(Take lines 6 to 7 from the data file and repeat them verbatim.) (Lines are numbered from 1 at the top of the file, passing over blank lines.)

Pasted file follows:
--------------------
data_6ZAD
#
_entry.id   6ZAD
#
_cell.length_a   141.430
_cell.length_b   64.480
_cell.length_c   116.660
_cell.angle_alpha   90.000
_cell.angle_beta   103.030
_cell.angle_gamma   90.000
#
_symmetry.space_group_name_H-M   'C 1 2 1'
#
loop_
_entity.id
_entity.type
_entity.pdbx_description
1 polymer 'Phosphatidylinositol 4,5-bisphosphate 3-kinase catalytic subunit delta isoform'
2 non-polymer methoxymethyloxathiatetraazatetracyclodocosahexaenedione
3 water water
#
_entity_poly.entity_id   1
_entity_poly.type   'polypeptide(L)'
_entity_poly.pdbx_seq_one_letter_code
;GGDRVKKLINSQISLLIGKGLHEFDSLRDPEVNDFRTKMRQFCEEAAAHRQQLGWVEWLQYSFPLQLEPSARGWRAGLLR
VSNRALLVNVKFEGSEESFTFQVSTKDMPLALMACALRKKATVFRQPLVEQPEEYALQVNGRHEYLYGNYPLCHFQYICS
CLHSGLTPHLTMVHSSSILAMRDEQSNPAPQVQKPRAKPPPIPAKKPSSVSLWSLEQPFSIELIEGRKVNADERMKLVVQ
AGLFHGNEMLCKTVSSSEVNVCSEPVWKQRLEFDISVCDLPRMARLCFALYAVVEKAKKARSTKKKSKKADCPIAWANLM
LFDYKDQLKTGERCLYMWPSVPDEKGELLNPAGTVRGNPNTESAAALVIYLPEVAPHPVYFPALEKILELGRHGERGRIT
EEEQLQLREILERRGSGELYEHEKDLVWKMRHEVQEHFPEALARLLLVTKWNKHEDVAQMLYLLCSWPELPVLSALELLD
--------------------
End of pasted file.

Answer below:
_cell.length_b   64.480
_cell.length_c   116.660